*NOTE TO NOOK FRIENDS: You may borrow my eBook copy of Indigo using the "Lend Me" feature.

Title: Indigo
Author: Beverly Jenkins
Published: August 2000
Pages: 391
Edition: eBook
Rating: ♥♥♥♥♥


February 21, 2012

US vs. UK

Everyone knows I'm completely obsessed with the UK. "US vs. UK" was created by Jenny from Wondrous Reads and it compares covers from books released in the two countries. I have missed doing this meme so there are lots of comparisons today.

The first and second comparisons are Awakening Mercy and Abiding Hope by Angela Benson. The US covers are at the top with beautiful autumn colors, leaves and sunrise. The UK covers show a colorful sketch of people outdoors, perhaps at a park or on the grounds of Genesis House. All of the covers are eye catching, but I prefer the UK covers because they most look like the image readers get while reading the books.

Total: US 9, UK 11

The third comparison is Guilty Wives by James Patterson and David Ellis. The US cover has bold red lettering with a woman in handcuffs. The guilty wife, I suppose. The UK cover has a sea blue background with gold lettering and a woman lying on a boat. I cannot determine whether the woman is dead or alive. Obviously I favor the US cover. It is straight to the point, not confusing and true to the title.

Total: US 10, UK 11

The fourth comparison is I've Got Your Number by Sophie Kinsella. The US cover has a black background with white lettering and a blue text bubble that features the title. Two shadows are standing on each side of the cover. Perhaps they just met and exchanged phone numbers? The UK cover has a blue and yellow background with red lettering. It looks like a bird is on the "O" of the author's name. A woman in a cute belted blazer is holding a cell phone. The UK cover also displays a sentence: One ring and he's yours! While the UK cover is stylish, the US cover is more striking, eye catching and modern. The US wins!

Total: US 11, UK 11

The fifth comparison is unusual. Three different covers. Three different titles. Same book. Same author (Diane Chamberlain). Odd, isn't it? The US cover and the Australian cover are very alike. Both have blue backgrounds. A little girl with a head full of red curls is being led away by a woman. However, the titles are different. The US title is The Secret Life of CeeCee Wilkes. The Australian title is A Beautiful Lie. I personally don't care for the Australian title because lies are not beautiful. They just aren't. The UK cover has a red background with a barefoot little girl holding her hands in her lap. Although we cannot see the little girl's face, she seems shy. Very true to the story! The title of the UK version is The Lost Daughter, also very true to the story. But I'm judging covers here. And I pick...the US!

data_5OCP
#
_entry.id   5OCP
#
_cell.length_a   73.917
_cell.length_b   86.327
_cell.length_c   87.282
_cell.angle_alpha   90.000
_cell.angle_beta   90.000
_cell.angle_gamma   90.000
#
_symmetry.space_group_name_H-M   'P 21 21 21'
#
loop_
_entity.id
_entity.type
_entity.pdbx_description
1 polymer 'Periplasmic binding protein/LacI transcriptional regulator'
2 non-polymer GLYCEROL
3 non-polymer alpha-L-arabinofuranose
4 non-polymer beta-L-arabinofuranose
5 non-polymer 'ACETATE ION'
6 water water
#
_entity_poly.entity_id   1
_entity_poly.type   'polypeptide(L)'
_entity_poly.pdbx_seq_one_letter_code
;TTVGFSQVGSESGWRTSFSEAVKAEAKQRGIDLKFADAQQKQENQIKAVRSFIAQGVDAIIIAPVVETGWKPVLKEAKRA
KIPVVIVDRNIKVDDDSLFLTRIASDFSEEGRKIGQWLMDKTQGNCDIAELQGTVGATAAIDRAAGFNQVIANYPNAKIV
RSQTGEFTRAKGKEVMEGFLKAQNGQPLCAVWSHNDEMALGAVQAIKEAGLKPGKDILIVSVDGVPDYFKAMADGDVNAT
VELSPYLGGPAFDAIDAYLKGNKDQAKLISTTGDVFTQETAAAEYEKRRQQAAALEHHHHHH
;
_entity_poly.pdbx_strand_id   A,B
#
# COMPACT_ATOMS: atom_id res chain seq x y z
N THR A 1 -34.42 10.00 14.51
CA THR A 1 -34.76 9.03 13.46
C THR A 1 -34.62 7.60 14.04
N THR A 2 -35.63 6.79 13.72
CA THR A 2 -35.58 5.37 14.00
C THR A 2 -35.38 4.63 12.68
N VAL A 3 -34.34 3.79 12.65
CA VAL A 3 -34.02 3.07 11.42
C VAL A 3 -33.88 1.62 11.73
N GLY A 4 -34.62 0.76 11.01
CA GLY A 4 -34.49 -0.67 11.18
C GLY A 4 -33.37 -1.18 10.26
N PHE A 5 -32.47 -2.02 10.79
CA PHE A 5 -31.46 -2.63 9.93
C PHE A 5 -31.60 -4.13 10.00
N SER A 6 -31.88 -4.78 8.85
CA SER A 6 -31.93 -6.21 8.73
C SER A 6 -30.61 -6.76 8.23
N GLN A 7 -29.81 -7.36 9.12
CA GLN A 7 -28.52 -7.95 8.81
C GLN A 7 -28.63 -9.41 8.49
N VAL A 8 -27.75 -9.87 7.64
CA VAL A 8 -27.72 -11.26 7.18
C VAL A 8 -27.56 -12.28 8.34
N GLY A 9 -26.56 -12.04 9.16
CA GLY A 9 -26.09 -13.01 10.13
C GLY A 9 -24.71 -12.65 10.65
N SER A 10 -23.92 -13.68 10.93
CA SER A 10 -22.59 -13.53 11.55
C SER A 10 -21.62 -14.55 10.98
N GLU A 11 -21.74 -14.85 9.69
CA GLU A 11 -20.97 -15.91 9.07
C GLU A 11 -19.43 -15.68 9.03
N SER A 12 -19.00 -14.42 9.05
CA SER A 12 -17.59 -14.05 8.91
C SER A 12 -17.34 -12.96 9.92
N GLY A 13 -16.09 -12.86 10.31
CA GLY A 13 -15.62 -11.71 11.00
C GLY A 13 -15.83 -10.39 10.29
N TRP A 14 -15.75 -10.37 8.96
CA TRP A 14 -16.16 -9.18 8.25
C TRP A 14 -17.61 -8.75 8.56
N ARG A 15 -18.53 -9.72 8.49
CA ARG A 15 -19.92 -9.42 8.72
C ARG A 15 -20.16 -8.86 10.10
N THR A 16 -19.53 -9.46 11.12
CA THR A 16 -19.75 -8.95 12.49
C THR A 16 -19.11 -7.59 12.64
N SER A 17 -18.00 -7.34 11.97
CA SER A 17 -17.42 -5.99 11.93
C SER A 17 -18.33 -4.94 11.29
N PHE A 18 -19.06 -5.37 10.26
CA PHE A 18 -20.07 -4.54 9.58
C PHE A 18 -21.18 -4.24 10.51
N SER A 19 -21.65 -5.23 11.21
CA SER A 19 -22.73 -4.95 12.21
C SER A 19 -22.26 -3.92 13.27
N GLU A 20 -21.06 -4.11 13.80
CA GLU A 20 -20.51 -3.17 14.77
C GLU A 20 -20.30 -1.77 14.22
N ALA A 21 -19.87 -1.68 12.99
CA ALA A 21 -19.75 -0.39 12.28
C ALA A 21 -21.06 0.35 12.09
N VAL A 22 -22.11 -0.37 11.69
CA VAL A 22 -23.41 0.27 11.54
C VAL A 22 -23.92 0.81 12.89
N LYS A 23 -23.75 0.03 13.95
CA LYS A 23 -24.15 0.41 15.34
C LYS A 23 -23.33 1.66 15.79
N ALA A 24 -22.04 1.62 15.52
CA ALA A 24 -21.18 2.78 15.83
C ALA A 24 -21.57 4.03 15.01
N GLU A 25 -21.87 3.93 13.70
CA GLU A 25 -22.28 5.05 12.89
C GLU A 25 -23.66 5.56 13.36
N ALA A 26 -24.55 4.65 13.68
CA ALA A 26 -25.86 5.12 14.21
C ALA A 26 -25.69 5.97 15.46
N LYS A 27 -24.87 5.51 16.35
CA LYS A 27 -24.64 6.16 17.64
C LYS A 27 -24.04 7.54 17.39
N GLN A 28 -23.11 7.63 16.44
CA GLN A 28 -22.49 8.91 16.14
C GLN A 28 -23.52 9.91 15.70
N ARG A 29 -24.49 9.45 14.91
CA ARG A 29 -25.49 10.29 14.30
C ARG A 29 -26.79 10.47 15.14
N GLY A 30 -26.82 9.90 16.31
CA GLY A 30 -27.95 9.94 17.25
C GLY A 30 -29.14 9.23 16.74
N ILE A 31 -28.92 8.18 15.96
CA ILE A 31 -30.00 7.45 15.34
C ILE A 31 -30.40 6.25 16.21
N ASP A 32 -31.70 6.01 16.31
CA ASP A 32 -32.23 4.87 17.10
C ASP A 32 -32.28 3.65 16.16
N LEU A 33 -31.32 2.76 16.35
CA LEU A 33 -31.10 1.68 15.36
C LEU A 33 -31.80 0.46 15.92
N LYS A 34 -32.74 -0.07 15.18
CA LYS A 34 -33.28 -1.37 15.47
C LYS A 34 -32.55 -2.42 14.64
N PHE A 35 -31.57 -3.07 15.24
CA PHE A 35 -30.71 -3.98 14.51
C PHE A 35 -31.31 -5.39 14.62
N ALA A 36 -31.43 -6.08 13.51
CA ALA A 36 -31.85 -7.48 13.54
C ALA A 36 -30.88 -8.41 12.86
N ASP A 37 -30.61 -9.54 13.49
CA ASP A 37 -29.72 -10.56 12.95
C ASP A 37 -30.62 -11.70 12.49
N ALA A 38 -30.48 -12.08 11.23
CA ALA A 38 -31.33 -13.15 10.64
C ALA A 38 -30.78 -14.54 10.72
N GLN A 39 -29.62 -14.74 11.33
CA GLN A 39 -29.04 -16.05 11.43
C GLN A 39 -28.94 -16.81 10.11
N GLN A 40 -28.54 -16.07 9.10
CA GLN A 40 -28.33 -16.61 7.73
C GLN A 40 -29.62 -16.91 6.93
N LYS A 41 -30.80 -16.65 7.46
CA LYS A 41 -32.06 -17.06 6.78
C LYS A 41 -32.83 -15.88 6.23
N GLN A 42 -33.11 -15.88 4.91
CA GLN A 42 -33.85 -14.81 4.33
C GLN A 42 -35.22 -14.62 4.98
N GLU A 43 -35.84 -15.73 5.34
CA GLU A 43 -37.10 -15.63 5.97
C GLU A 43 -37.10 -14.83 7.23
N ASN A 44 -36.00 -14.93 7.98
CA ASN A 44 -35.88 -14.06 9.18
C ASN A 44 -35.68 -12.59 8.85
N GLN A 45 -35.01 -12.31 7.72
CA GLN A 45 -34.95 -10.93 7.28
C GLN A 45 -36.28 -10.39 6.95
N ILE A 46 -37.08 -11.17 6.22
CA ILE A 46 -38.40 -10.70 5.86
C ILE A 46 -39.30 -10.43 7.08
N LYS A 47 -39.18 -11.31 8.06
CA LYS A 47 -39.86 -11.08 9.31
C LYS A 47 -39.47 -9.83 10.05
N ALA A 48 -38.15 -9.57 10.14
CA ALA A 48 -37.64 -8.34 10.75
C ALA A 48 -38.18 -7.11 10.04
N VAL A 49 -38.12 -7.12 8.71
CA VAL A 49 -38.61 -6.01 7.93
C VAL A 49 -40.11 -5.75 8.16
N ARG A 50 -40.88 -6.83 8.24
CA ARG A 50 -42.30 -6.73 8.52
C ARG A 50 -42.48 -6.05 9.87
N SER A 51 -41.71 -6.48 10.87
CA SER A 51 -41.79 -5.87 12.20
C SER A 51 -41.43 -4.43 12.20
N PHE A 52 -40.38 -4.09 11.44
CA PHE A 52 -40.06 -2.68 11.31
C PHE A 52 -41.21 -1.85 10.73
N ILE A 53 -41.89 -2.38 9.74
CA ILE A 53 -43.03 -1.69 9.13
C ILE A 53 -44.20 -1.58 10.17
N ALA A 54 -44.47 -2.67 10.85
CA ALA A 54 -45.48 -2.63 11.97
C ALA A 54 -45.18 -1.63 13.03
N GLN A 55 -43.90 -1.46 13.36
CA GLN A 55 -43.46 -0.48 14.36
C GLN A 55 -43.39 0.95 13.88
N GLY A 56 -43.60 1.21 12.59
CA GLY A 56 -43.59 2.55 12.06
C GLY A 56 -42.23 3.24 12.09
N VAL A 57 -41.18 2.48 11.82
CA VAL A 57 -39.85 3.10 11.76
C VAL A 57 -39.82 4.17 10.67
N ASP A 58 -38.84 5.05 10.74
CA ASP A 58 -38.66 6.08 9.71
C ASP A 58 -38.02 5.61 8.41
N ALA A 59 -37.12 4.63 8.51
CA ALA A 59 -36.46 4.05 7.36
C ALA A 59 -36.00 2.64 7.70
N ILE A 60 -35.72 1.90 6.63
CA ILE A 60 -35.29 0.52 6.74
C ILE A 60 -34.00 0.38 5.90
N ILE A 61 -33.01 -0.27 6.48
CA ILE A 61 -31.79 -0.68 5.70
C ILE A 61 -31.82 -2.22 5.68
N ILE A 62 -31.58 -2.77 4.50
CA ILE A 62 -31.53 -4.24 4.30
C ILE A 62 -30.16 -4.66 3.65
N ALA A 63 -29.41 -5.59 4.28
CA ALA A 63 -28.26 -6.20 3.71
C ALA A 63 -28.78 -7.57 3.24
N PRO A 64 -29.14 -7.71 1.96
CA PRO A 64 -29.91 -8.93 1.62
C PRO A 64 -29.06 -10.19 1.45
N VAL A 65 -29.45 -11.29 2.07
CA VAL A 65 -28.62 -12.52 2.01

Total: US 12, UK 11, AUS 0

Which covers do you favor?

February 19, 2012

Series Sunday: Maya Angelou Autobiographies

Series Sunday is a bookish meme hosted by Literary Marie of Precision Reviews. I encourage all of my fellow book bloggers and bookhearts to play along.

  • Read an installment of a series.
  • Share your review/recommendation below.
  • Include the title, author and series name.   
My Series Sunday pick is The Collected Autobiographies of Maya Angelou. It includes:
  • I Know Why the Caged Bird Sings
  • Gather Together in My Name
  • Singin' and Swingin' and Gettin' Merry Like Christmas
  • The Heart of a Woman
  • All God's Children Need Traveling Shoes
  • A Song Flung Up to Heaven 
Without going into full stan mode, I will just advise that every bibliophile add this to their collection. That is all.

Author: Maya Angelou
Published: September 2004
Pages: 1167
Edition: Hardcover
Rating: ♥♥♥♥♥


February 17, 2012

First Lines Friday

First Lines Friday is a bookish meme hosted by Literary Marie of Precision Reviews. I encourage all of my fellow book bloggers and bookhearts to play along.
  • Grab your current read(s).
  • Share the first line(s).
  • Include the title and author.

"There was no baby."
~ Abiding Hope by Angela Benson


February 16, 2012

Dr. Maya Angelou Black History Month Special & Literary Arts Award

AT&T is supporting Dr. Maya Angelou's Black History Month Special about the civil rights era. Special guests include Mary J. Blige, Professor Nikky Finney, Congressman John Lewis, Dr. Julianne Malveaux and Ambassador Andrew Jackson Young. You can watch interview excerpts on www.att.com/28days and review the program schedule on www.mayaangelouonpublicradio.com

Dr. Maya Angelou (Great-grandmother-in-my-head) accepted the Literary Arts Award at BET Honors 2012. Watch her acceptance speech below. 



February 15, 2012

AA Section in Bookstores

The shelving of African American books in bookstores has been a debate in the literary world for years. What better time to discuss this topic at Precision Reviews than during Our History Month? 


I am sure you noticed the sections in physical bookstores. They are designed for the convenience of readers while locating titles. There are separate sections for mystery, chick lit, fiction, nonfiction, reference, travel, humor, and African American. Wait. What?